Okay, this is the last leather craft for a while, I promise. Does that ever happen to you, though? You find a deal somewhere on something so you decide it is your next medium. Since my bargain in Canada this summer, leather has been that for me. I snagged a whole box of glassware at a garage sale this weekend, so I have a feeling we’ll be entering a world of glass crafts very shortly. Stay tuned.
Anyway, I saw some of these leather key covers (key coozies? key coats? key toppers?) for sale on Etsy, and decided I had to make my own. I’d never seen them before, but a quick google image search revealed hundreds of different kinds. There is a very simple no-sew kind (where you simply take a folded piece of leather, cut a slit in the fold for the key to poke through, and a hole through the key and leather and a keyring through it). However, I liked the way thick stitching looks in leather, so I decided to do a simple stitched one.
Upholstery needle with an eye big enough to fit waxed cord
6 inches of waxed cord
One piece of scrap leather
Something to punch a hole with
First, make sure you choose soft leather. You need something that is going to be malleable. I would recommend something thinner than what I used. If you’ve got an old leather purse or something, I think that would work wonderfully. Lay out your key on your piece of leather, and determine the size of the leather you will need.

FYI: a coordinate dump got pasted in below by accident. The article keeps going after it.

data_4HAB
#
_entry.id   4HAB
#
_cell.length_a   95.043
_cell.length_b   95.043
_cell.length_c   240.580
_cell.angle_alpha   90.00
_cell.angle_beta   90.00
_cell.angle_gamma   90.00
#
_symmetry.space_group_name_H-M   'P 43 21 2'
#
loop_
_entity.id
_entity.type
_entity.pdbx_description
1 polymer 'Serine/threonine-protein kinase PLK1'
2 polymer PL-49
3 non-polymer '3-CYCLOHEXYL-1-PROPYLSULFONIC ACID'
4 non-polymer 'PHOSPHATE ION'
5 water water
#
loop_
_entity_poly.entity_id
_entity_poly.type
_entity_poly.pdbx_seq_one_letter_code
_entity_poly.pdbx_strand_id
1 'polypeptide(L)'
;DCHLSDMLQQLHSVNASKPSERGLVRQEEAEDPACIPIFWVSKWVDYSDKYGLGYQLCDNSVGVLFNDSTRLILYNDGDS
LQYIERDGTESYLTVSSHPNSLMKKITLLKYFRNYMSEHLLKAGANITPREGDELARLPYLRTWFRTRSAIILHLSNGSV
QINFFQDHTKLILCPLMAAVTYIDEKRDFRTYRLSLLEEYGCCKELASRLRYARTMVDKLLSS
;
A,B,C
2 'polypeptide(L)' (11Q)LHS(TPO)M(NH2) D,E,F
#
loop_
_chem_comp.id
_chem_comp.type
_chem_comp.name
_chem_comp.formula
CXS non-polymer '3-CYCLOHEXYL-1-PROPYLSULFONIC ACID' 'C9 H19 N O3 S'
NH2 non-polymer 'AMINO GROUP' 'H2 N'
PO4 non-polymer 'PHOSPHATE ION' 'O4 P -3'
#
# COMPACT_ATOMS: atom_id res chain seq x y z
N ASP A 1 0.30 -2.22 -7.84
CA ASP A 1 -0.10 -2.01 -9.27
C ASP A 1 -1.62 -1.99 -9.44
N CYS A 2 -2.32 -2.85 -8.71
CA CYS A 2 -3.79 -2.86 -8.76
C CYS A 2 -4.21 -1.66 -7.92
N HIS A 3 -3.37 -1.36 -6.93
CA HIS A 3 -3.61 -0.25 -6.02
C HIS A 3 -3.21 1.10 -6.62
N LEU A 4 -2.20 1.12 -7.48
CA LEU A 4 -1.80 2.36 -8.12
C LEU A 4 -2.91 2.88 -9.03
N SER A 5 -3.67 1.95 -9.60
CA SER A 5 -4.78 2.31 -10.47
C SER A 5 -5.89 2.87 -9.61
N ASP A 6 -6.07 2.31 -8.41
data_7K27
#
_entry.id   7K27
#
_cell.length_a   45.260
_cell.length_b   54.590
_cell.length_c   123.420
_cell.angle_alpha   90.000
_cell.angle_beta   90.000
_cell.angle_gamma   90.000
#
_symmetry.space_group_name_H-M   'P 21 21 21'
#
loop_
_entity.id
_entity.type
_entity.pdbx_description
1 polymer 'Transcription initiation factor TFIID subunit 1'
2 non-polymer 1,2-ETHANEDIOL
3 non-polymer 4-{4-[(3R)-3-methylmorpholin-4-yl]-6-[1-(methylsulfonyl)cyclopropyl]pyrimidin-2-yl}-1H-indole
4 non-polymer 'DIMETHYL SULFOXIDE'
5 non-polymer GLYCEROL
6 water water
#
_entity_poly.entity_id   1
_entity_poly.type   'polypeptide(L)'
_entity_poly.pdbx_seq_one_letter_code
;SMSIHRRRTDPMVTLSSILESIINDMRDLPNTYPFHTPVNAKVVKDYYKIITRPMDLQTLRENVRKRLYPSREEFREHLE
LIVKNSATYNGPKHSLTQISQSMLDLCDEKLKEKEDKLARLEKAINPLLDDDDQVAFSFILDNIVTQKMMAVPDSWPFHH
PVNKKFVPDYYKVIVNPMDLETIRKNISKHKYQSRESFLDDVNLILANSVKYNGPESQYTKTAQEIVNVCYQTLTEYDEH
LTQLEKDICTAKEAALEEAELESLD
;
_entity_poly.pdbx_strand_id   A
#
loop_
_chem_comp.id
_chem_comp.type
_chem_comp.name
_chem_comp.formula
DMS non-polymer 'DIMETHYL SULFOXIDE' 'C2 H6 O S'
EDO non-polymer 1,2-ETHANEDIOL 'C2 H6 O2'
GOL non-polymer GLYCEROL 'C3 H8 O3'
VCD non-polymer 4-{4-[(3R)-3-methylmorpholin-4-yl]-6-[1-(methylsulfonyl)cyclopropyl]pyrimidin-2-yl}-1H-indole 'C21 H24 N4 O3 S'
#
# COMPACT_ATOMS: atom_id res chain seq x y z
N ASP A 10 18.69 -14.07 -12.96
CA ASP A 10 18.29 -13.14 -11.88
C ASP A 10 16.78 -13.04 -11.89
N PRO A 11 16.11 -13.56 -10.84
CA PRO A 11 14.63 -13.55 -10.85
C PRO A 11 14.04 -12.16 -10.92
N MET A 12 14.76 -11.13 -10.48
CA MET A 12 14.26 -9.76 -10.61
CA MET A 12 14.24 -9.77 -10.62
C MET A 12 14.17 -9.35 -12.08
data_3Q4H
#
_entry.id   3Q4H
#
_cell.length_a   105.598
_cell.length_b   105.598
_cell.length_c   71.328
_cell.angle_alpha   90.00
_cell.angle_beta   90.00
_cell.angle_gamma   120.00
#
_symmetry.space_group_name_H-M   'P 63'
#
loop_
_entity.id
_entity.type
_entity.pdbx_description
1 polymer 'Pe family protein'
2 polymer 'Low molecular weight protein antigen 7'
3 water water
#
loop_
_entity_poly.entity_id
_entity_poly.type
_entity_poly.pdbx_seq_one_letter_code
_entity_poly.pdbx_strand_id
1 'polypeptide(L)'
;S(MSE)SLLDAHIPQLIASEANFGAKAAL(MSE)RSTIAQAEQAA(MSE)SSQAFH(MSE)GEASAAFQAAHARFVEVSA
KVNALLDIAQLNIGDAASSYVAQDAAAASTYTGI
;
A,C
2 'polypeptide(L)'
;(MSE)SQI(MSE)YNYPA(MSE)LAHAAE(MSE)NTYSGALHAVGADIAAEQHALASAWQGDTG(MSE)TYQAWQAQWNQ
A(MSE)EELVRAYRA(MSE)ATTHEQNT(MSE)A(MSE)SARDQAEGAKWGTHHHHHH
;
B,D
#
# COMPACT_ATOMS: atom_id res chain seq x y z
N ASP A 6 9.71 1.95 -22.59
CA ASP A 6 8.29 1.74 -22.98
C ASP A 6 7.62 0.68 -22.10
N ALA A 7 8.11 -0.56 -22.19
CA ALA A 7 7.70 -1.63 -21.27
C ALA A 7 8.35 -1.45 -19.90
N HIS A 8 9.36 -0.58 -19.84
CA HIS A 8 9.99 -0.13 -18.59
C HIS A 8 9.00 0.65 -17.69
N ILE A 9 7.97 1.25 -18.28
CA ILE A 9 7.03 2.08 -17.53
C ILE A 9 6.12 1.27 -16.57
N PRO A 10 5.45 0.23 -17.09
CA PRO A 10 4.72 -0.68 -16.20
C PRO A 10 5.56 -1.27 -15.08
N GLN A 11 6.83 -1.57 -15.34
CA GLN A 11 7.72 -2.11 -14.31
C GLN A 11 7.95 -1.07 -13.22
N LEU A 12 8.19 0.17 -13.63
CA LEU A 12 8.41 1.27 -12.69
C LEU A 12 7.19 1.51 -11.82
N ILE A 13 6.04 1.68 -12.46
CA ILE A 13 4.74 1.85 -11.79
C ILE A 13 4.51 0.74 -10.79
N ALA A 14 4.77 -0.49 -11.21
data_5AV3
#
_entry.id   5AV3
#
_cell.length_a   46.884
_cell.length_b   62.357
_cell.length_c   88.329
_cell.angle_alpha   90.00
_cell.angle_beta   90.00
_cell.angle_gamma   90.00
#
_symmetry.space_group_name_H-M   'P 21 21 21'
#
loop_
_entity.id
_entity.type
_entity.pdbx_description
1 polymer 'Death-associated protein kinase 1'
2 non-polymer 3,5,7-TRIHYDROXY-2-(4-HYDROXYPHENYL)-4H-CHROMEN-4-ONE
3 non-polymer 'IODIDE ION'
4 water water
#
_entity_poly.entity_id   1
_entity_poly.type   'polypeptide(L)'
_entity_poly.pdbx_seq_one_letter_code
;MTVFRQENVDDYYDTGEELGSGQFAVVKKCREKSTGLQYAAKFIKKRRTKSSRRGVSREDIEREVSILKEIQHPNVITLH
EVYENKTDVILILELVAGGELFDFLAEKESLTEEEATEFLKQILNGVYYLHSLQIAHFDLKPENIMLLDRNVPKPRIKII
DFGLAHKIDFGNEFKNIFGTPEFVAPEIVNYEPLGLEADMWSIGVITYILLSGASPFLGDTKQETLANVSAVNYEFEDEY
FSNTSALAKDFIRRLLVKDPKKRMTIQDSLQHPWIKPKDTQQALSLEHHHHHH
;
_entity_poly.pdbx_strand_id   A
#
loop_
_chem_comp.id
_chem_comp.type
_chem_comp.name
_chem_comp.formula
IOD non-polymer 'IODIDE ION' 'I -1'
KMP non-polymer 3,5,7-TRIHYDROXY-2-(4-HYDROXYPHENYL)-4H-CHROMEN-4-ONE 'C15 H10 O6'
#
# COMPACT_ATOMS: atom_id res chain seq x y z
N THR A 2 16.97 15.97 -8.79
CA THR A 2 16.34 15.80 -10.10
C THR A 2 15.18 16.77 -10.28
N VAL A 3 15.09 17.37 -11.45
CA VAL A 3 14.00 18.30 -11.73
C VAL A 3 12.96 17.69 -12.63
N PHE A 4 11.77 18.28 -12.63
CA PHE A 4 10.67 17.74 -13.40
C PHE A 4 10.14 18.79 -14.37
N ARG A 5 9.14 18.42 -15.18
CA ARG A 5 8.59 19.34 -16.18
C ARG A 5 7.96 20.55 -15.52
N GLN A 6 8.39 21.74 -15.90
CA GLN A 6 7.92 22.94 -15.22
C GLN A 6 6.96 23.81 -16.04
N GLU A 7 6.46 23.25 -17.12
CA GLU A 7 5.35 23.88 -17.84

Once your leather is cut, fold it inside-out and use the key to mark where the keyring will need to go, as well as where you want your stitching to go on either side.
Use either a leather crafting tool specifically for hole punching, or you can use whatever you have on hand. I chose to use my dremil (be careful because it might start to burn the leather). You could also use a nail and a hammer to poke the holes.
Once you’ve poked the holes, fold it back right-side-out around the key, and begin your stitching. You can do a straight stitch, or something else. I chose to do a a bit of a cross stitch, because I liked the way the exes looked on the outside edge. If your leather is thin enough (if it is purse leather or thin craft leather) you could even use a sewing machine with a very sturdy thread, just be careful not to accidentally hit the key with your needle, because it will break.
I tried this with one key to start out, and I’ve been using it for about a month now. The leather holds up to a lot of key-abuse. which the rubber ones that I use do not. I plan to make a lot more of these.